As if new moms didn't have enough to worry about. . .

I found an article on mental health and new mothers that is interesting, but it certainly isn't reassuring.

Sunday, December 03, 2006

Focus on Family

Sarah over at Mommy, Ph.D. has introduced me to the Focus on Family website, especially its discussion of working mothers. I'm so flabbergasted that I can't even speak, let alone write a coherent response. James Dobson (who has a Ph.D. in child psychology) writes "The issue, then, is not whether a woman should choose a career and be a mother, too. Of course she has that right, and it is nobody's business but hers and her husband's. I would simply plead that you not allow your family to get sucked into that black hole of exhaustion. However you choose to divide the responsibilities of working and family management, reserve some time and energy for yourselves -- and for each other. Your children deserve the best that you can give them, too."

I always want to throttle anyone who makes statments like this. He assumes it is a choice. We couldn't survive if only one of us worked, even if we weren't both working on advanced degrees. I know very, very few families that could. And his statement regarding fathers is antiquated and offensive. Most fathers I know, including C, work just as hard as I do to give their children the best while trying to fulfill their own needs.


The holidays are upon us, and as usual, I anticipate them with mixed emotions. I actually really enjoy the holidays. C & I have our own traditions that we like to follow, and we're both very excited to experience our first holiday season with S. That said, our families can make the holiday season much more stressful. We live across the country from our families, so every year (in July or August) the inevitable questions begin: are you coming "home" for Christmas? I've yet to figure out how to answer that question. I'm not being cryptic or sarcastic--for a change. It is simply that as a married adult who has not lived in the same city as her parents for over 8 years, I don't necessarily think of the city where I grew up as "home" anymore. I also have a hard time thinking of my parents' house as "home." I really like visiting our families, for the most part, but I have to be honest--I prefer my own space. I dont necessarily think of TX as home either, but it is where C, S, & I live together. It is our space, with our things and our habits. This year's travel is going to be doubly stressful. We haven't been "home" during Christmas for 2 years, we have S, and C's dad died in October (the day after S was born). I have so many mixed emotions about this trip that I feel compelled to write about it, and since this blog has become my journal of sorts, it seemed like the best place.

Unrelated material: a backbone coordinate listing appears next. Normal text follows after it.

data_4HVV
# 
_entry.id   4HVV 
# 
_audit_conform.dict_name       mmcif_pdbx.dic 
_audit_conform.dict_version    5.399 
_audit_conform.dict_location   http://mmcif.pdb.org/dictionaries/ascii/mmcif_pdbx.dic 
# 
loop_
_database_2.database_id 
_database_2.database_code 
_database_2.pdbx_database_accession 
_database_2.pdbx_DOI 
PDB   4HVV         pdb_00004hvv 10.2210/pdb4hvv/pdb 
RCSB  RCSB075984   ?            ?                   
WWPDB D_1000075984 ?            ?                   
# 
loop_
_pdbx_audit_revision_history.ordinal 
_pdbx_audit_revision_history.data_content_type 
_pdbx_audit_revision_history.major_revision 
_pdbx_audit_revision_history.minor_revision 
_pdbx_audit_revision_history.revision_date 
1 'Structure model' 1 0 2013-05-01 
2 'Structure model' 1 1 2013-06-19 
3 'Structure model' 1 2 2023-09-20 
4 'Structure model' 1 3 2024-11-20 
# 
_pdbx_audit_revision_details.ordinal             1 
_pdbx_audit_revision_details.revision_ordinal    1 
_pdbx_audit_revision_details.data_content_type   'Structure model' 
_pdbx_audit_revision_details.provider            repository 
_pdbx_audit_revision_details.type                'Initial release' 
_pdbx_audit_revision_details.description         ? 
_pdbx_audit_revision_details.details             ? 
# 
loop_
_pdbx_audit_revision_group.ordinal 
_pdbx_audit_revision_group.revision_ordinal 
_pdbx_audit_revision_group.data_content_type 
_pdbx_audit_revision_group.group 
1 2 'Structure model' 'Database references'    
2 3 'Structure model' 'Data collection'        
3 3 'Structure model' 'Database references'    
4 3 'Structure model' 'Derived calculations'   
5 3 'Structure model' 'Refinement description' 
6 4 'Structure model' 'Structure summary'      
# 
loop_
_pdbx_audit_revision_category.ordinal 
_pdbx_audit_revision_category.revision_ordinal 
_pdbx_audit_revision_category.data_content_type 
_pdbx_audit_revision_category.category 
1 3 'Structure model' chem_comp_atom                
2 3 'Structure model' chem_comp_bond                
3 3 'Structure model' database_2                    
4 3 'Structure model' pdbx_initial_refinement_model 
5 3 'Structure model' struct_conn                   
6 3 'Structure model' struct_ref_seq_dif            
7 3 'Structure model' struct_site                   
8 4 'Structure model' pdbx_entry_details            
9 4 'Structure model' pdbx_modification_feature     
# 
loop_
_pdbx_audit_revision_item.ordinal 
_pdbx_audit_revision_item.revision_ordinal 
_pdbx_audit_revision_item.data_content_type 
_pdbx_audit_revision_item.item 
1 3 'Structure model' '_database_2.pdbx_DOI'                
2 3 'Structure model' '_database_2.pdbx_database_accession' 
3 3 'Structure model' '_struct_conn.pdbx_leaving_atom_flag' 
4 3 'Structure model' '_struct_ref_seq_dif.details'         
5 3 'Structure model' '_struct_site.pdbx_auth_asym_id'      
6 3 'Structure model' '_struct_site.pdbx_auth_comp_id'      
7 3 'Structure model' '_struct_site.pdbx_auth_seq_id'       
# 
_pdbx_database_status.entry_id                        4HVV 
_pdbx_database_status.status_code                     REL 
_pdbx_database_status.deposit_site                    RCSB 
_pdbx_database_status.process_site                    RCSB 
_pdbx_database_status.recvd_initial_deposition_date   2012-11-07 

We've been married for over 6 years, and we've yet to figure out how to have a stress-free holiday with our families. One would think that since they live in the same city it would be easier. Nope, nope, nope. We are still expected to divide our time precisely, and we're constantly concerned about not hurting anyone's feelings. Our parents also conveniently forget that we both still have friends in town we'd like to see, but that becomes almost impossible with all the things planned for us. And that is what stresses me out the most. I HATE to have things planned for me; actually, I just really dislike being told I HAVE to do something. Like attending an extended family dinner with people I don't know, have nothing in common with, and who barely acknowledge my presence while I'm attending said dinner. Being with C's extended family stresses me out a great deal. I'm not who they expected C to marry, and I feel like many of them blame me for "taking" him out of the family circle. In their minds, I'm somewhat unconventional. My family, in all honesty, isn't much better. My parents take a very laid back approach, telling me "do what you need to do," which actually only works to add more stress. So it will be interesting, needless to say. I plan to use a very convenient excuse my good friend Sarah has suggested: I'm going to spend a lot of time breastfeeding S in my old bedroom to get away from all the excitement. . .